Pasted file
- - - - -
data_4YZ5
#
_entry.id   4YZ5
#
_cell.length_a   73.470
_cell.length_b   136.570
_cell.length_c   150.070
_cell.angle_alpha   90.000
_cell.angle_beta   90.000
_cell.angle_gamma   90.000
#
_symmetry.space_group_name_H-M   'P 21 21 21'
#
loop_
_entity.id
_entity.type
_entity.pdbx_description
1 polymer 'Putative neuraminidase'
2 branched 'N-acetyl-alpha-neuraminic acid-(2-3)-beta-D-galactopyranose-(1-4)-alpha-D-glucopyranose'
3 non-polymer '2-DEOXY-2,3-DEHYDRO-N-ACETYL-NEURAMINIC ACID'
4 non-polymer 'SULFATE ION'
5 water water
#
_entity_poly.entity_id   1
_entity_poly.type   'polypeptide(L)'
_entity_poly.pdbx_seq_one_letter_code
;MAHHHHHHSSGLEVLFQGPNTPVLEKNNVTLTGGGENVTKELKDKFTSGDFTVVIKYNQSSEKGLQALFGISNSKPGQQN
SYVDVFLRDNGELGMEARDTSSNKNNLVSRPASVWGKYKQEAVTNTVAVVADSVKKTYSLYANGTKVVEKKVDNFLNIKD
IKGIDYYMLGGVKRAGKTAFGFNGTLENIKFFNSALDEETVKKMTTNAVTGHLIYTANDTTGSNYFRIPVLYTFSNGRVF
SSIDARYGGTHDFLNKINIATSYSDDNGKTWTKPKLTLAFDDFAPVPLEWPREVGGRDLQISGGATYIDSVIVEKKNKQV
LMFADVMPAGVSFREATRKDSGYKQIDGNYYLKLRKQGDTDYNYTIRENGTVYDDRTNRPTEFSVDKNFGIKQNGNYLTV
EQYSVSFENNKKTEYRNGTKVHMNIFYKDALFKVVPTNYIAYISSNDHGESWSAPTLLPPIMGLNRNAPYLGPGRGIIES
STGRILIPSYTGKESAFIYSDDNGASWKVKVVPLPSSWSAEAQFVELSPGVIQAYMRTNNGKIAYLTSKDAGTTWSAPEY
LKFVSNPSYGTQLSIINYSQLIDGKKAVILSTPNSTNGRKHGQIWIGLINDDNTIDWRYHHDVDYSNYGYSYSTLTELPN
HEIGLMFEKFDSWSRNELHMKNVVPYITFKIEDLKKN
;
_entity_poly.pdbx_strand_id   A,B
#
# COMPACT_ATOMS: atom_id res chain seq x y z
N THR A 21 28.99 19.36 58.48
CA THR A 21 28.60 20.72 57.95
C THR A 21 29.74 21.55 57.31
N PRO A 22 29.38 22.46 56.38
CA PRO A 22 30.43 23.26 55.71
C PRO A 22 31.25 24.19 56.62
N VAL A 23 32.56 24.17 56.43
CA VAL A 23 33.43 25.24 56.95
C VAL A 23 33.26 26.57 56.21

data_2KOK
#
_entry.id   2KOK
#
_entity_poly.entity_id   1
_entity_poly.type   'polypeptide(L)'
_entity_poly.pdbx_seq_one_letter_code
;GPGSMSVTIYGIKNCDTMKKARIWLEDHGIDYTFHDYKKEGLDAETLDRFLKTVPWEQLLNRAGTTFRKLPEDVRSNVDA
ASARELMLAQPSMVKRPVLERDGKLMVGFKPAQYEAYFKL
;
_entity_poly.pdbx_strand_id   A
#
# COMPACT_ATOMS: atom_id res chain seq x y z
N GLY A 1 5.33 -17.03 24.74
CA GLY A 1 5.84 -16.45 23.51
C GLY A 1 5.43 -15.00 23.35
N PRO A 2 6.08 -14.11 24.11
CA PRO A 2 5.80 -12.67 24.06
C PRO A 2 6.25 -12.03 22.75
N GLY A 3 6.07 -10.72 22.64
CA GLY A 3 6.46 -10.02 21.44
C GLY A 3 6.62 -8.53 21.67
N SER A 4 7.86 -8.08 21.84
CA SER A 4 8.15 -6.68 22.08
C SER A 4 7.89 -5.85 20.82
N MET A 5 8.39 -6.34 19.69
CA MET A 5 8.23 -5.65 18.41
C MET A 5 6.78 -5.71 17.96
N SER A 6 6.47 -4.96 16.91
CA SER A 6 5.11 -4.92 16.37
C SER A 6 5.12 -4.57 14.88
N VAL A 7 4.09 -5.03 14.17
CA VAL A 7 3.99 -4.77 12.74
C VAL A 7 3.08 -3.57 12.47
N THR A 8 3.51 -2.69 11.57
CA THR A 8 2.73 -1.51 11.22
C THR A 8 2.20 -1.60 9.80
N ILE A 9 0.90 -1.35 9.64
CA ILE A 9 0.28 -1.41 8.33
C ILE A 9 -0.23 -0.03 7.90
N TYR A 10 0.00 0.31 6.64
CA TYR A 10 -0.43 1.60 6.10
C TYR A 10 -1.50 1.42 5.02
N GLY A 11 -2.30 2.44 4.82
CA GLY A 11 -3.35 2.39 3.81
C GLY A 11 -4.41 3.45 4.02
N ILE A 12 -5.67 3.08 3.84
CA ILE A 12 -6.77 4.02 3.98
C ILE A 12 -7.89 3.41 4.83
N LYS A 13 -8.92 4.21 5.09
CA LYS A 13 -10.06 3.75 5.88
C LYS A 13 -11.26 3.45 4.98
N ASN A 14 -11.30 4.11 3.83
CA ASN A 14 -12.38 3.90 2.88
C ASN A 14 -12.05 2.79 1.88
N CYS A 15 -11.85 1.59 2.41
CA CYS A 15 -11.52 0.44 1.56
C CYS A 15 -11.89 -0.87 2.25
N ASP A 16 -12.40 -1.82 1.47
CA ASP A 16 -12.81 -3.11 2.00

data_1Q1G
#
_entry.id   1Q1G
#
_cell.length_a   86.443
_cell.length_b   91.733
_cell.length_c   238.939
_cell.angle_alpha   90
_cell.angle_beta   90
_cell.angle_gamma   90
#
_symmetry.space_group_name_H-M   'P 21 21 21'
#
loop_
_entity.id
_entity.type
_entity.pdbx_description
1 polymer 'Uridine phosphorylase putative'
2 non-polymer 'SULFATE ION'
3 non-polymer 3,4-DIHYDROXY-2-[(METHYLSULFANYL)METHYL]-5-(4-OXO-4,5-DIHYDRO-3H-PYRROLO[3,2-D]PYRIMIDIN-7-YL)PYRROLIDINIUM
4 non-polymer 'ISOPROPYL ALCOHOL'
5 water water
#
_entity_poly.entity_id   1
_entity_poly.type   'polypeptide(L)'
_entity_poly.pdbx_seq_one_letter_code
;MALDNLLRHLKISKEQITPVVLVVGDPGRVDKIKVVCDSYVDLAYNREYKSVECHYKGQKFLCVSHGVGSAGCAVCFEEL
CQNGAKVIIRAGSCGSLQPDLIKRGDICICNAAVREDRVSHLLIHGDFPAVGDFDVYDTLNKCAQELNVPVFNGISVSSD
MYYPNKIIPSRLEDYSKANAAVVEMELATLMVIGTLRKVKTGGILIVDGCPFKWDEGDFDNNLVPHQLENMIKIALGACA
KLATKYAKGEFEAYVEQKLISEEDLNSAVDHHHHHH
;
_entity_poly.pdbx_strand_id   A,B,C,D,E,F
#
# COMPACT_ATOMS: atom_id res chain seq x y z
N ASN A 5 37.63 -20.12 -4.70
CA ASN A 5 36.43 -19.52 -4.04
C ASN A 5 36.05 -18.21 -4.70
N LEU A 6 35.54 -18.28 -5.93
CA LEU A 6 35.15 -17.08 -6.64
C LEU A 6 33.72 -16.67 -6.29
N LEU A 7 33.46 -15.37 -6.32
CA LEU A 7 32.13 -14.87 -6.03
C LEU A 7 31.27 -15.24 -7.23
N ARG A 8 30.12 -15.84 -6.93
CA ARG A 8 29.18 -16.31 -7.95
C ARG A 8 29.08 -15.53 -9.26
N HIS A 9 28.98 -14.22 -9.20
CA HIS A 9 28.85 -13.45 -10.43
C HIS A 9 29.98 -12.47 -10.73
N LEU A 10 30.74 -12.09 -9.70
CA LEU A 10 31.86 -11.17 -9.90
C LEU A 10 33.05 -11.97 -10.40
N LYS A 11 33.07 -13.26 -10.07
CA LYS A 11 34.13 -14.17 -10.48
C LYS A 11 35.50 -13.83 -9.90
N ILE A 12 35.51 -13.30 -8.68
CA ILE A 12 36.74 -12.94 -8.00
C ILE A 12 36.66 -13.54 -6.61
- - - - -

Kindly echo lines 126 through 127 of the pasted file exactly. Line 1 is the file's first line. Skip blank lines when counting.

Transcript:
1 polymer 'Uridine phosphorylase putative'
2 non-polymer 'SULFATE ION'